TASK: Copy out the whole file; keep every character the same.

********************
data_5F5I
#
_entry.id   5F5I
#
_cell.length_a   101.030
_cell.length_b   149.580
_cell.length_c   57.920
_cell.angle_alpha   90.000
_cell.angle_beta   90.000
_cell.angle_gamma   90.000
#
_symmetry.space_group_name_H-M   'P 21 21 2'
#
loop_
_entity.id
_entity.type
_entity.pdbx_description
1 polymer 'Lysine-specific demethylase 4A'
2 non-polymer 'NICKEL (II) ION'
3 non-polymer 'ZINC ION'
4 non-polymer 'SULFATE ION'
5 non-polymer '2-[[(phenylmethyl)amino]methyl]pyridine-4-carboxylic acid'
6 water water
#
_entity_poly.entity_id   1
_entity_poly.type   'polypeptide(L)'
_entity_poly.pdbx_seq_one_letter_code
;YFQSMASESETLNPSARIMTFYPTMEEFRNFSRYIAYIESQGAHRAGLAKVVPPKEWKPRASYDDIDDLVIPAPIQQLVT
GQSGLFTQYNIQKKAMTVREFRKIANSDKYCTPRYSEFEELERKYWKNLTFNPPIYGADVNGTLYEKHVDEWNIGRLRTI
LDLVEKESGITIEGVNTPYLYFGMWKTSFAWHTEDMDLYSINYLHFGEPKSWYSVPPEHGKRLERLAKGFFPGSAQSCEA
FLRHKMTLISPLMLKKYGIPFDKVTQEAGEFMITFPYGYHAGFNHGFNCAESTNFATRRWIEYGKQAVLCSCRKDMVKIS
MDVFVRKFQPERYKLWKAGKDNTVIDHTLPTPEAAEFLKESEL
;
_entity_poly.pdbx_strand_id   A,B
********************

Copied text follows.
data_5F5I
#
_entry.id   5F5I
#
_cell.length_a   101.030
_cell.length_b   149.580
_cell.length_c   57.920
_cell.angle_alpha   90.000
_cell.angle_beta   90.000
_cell.angle_gamma   90.000
#
_symmetry.space_group_name_H-M   'P 21 21 2'
#
loop_
_entity.id
_entity.type
_entity.pdbx_description
1 polymer 'Lysine-specific demethylase 4A'
2 non-polymer 'NICKEL (II) ION'
3 non-polymer 'ZINC ION'
4 non-polymer 'SULFATE ION'
5 non-polymer '2-[[(phenylmethyl)amino]methyl]pyridine-4-carboxylic acid'
6 water water
#
_entity_poly.entity_id   1
_entity_poly.type   'polypeptide(L)'
_entity_poly.pdbx_seq_one_letter_code
;YFQSMASESETLNPSARIMTFYPTMEEFRNFSRYIAYIESQGAHRAGLAKVVPPKEWKPRASYDDIDDLVIPAPIQQLVT
GQSGLFTQYNIQKKAMTVREFRKIANSDKYCTPRYSEFEELERKYWKNLTFNPPIYGADVNGTLYEKHVDEWNIGRLRTI
LDLVEKESGITIEGVNTPYLYFGMWKTSFAWHTEDMDLYSINYLHFGEPKSWYSVPPEHGKRLERLAKGFFPGSAQSCEA
FLRHKMTLISPLMLKKYGIPFDKVTQEAGEFMITFPYGYHAGFNHGFNCAESTNFATRRWIEYGKQAVLCSCRKDMVKIS
MDVFVRKFQPERYKLWKAGKDNTVIDHTLPTPEAAEFLKESEL
;
_entity_poly.pdbx_strand_id   A,B